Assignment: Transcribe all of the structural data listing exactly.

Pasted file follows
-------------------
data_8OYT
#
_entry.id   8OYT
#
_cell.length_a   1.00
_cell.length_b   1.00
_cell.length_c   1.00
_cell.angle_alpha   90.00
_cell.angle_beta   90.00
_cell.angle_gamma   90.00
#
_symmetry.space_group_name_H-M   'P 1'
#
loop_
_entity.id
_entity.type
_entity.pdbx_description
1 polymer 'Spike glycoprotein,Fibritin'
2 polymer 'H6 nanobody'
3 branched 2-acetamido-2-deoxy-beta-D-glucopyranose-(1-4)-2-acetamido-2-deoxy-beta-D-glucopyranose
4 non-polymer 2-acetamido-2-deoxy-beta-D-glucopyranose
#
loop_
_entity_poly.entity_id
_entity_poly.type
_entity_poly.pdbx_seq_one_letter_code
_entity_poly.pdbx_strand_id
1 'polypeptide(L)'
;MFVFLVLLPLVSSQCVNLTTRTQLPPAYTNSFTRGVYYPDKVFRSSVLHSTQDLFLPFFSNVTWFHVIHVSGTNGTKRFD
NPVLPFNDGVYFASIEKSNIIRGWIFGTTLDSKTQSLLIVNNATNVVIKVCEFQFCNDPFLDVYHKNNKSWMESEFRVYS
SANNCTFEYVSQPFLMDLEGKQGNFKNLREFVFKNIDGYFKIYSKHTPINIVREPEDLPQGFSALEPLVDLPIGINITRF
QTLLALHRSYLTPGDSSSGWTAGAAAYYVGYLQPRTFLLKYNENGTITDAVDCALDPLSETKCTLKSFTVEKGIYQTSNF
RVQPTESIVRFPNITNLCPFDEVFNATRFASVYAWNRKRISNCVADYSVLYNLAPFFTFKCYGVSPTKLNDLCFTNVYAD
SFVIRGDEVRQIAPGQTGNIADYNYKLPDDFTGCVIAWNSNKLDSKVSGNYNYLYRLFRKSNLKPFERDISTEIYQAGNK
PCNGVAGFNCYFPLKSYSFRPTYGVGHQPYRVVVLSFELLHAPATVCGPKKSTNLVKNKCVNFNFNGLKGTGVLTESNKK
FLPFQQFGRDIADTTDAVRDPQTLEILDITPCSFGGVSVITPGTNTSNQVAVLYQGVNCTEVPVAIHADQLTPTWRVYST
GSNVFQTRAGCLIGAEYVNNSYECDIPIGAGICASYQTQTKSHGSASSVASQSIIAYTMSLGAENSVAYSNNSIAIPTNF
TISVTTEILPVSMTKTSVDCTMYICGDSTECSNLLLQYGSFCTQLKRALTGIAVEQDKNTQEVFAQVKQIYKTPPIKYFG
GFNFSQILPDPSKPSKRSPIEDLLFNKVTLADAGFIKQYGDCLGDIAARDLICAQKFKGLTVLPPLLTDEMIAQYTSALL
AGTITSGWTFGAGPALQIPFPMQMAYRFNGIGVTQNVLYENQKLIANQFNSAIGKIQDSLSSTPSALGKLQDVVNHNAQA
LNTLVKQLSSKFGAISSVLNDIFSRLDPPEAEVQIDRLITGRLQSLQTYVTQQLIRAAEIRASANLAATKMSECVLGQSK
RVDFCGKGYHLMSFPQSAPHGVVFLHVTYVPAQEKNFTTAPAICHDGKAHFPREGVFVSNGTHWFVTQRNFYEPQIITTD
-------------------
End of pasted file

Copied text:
data_8OYT
#
_entry.id   8OYT
#
_cell.length_a   1.00
_cell.length_b   1.00
_cell.length_c   1.00
_cell.angle_alpha   90.00
_cell.angle_beta   90.00
_cell.angle_gamma   90.00
#
_symmetry.space_group_name_H-M   'P 1'
#
loop_
_entity.id
_entity.type
_entity.pdbx_description
1 polymer 'Spike glycoprotein,Fibritin'
2 polymer 'H6 nanobody'
3 branched 2-acetamido-2-deoxy-beta-D-glucopyranose-(1-4)-2-acetamido-2-deoxy-beta-D-glucopyranose
4 non-polymer 2-acetamido-2-deoxy-beta-D-glucopyranose
#
loop_
_entity_poly.entity_id
_entity_poly.type
_entity_poly.pdbx_seq_one_letter_code
_entity_poly.pdbx_strand_id
1 'polypeptide(L)'
;MFVFLVLLPLVSSQCVNLTTRTQLPPAYTNSFTRGVYYPDKVFRSSVLHSTQDLFLPFFSNVTWFHVIHVSGTNGTKRFD
NPVLPFNDGVYFASIEKSNIIRGWIFGTTLDSKTQSLLIVNNATNVVIKVCEFQFCNDPFLDVYHKNNKSWMESEFRVYS
SANNCTFEYVSQPFLMDLEGKQGNFKNLREFVFKNIDGYFKIYSKHTPINIVREPEDLPQGFSALEPLVDLPIGINITRF
QTLLALHRSYLTPGDSSSGWTAGAAAYYVGYLQPRTFLLKYNENGTITDAVDCALDPLSETKCTLKSFTVEKGIYQTSNF
RVQPTESIVRFPNITNLCPFDEVFNATRFASVYAWNRKRISNCVADYSVLYNLAPFFTFKCYGVSPTKLNDLCFTNVYAD
SFVIRGDEVRQIAPGQTGNIADYNYKLPDDFTGCVIAWNSNKLDSKVSGNYNYLYRLFRKSNLKPFERDISTEIYQAGNK
PCNGVAGFNCYFPLKSYSFRPTYGVGHQPYRVVVLSFELLHAPATVCGPKKSTNLVKNKCVNFNFNGLKGTGVLTESNKK
FLPFQQFGRDIADTTDAVRDPQTLEILDITPCSFGGVSVITPGTNTSNQVAVLYQGVNCTEVPVAIHADQLTPTWRVYST
GSNVFQTRAGCLIGAEYVNNSYECDIPIGAGICASYQTQTKSHGSASSVASQSIIAYTMSLGAENSVAYSNNSIAIPTNF
TISVTTEILPVSMTKTSVDCTMYICGDSTECSNLLLQYGSFCTQLKRALTGIAVEQDKNTQEVFAQVKQIYKTPPIKYFG
GFNFSQILPDPSKPSKRSPIEDLLFNKVTLADAGFIKQYGDCLGDIAARDLICAQKFKGLTVLPPLLTDEMIAQYTSALL
AGTITSGWTFGAGPALQIPFPMQMAYRFNGIGVTQNVLYENQKLIANQFNSAIGKIQDSLSSTPSALGKLQDVVNHNAQA
LNTLVKQLSSKFGAISSVLNDIFSRLDPPEAEVQIDRLITGRLQSLQTYVTQQLIRAAEIRASANLAATKMSECVLGQSK
RVDFCGKGYHLMSFPQSAPHGVVFLHVTYVPAQEKNFTTAPAICHDGKAHFPREGVFVSNGTHWFVTQRNFYEPQIITTD